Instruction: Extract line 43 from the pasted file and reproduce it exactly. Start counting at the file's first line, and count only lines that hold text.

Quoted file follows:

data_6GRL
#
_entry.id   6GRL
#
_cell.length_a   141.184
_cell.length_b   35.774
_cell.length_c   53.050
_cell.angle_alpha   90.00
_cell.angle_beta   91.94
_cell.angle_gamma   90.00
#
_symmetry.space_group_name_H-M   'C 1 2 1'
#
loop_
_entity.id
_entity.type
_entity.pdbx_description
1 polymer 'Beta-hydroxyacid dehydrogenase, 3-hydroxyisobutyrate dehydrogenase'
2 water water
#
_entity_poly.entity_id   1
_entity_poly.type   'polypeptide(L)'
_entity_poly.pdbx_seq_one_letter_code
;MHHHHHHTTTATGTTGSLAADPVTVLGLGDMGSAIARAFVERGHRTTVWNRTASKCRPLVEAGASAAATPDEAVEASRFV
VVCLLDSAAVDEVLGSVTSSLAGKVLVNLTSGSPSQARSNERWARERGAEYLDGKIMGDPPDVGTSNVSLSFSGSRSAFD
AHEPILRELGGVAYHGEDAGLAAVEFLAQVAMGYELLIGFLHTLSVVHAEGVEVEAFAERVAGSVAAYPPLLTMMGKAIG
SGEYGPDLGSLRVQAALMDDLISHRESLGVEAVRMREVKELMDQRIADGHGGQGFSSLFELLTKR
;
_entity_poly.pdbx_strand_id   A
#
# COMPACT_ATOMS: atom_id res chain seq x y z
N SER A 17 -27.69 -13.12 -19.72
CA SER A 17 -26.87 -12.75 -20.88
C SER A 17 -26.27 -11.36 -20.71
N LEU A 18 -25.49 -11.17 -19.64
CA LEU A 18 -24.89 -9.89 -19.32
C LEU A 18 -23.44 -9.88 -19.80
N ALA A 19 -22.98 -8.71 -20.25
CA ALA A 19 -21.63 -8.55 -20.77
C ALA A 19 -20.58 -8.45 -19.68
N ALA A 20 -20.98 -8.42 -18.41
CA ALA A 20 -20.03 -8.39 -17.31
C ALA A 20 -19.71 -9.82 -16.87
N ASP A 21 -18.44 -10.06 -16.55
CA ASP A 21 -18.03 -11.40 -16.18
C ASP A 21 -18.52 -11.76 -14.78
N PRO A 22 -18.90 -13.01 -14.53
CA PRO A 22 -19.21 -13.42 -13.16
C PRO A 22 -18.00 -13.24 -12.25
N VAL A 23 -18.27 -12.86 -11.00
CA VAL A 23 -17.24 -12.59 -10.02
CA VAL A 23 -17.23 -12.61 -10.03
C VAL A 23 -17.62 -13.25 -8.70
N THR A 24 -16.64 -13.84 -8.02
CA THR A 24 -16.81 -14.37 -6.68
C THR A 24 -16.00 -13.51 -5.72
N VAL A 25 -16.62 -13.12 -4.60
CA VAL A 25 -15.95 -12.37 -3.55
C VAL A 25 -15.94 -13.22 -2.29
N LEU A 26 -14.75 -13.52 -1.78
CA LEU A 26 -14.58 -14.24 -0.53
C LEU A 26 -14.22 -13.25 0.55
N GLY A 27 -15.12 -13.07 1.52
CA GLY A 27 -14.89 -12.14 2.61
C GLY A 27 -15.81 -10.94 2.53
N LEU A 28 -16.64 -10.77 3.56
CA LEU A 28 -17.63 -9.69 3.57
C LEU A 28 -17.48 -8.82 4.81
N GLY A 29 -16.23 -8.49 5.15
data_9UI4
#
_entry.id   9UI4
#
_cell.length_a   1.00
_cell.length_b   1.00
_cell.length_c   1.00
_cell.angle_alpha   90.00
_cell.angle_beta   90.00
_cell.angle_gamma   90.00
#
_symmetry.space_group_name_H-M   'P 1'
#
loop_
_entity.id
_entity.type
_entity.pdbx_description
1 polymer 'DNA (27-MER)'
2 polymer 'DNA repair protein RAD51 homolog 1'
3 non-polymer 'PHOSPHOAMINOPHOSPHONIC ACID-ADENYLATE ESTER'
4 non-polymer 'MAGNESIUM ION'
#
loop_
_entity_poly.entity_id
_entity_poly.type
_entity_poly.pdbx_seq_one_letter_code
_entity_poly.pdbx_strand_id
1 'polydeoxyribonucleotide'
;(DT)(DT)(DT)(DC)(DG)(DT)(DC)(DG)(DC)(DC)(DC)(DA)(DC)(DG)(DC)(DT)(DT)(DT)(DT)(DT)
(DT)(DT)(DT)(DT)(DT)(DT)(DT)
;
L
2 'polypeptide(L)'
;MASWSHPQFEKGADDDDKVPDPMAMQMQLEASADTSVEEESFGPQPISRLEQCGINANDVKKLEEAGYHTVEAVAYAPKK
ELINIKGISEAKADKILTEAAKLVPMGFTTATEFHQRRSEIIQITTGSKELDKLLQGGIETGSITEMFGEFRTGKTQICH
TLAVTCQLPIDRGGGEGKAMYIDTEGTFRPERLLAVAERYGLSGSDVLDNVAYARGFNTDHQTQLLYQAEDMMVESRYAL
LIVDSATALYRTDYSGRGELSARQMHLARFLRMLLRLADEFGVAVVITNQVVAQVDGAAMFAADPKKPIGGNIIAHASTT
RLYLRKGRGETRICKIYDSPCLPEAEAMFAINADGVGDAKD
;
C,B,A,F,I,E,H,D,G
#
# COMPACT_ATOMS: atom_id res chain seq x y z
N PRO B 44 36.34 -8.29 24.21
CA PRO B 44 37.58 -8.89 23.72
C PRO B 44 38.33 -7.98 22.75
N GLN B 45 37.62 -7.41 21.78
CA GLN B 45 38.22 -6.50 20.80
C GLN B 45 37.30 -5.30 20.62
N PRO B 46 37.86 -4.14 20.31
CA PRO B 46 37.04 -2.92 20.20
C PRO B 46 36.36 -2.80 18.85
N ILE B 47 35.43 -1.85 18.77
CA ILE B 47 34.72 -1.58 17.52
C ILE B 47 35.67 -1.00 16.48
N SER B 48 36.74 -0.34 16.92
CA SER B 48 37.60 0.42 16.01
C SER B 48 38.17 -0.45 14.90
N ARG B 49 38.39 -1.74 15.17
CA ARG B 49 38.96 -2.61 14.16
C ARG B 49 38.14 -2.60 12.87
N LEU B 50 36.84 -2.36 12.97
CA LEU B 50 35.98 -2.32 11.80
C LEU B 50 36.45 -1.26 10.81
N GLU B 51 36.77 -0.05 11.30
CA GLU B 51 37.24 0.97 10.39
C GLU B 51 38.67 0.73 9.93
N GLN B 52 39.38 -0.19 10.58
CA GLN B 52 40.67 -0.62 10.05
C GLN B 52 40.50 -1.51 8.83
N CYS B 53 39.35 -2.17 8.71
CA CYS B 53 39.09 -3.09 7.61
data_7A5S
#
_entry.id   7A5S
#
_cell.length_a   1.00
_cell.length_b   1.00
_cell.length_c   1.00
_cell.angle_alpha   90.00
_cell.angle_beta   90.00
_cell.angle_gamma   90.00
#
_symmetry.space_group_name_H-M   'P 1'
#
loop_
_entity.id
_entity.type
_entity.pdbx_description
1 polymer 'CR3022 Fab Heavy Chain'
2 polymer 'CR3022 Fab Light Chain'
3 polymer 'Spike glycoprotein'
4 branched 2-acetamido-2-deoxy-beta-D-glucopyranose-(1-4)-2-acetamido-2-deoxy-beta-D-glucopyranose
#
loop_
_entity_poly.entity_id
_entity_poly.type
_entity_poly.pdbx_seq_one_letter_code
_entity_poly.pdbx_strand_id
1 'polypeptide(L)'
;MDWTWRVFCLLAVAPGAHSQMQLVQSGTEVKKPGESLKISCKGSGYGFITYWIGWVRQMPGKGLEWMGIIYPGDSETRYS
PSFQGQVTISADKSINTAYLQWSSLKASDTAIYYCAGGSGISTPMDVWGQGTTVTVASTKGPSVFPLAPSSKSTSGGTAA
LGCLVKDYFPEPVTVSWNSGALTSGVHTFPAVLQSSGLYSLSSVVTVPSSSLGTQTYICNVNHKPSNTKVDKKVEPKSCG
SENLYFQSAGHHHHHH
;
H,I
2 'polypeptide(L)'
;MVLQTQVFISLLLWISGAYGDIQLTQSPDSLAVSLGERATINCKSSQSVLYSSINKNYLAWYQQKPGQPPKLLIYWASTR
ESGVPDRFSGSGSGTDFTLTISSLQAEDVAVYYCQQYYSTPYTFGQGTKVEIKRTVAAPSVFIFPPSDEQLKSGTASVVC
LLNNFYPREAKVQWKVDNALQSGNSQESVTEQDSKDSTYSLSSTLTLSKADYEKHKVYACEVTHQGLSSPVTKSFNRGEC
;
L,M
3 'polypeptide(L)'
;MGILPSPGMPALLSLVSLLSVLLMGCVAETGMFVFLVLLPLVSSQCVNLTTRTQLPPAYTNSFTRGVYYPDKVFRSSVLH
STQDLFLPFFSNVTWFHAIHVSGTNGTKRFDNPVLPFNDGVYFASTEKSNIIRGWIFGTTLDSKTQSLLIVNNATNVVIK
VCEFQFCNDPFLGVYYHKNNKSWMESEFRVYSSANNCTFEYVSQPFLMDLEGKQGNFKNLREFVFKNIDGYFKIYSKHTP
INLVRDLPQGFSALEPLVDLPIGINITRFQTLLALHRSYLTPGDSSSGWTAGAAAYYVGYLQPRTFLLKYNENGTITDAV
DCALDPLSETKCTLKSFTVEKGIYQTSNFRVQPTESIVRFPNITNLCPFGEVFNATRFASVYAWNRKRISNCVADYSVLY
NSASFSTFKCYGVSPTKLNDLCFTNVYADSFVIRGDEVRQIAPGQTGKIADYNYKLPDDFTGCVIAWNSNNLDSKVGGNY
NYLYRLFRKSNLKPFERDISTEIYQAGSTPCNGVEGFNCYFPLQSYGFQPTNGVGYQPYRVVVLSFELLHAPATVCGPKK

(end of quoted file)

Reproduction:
C ALA A 20 -19.71 -9.82 -16.87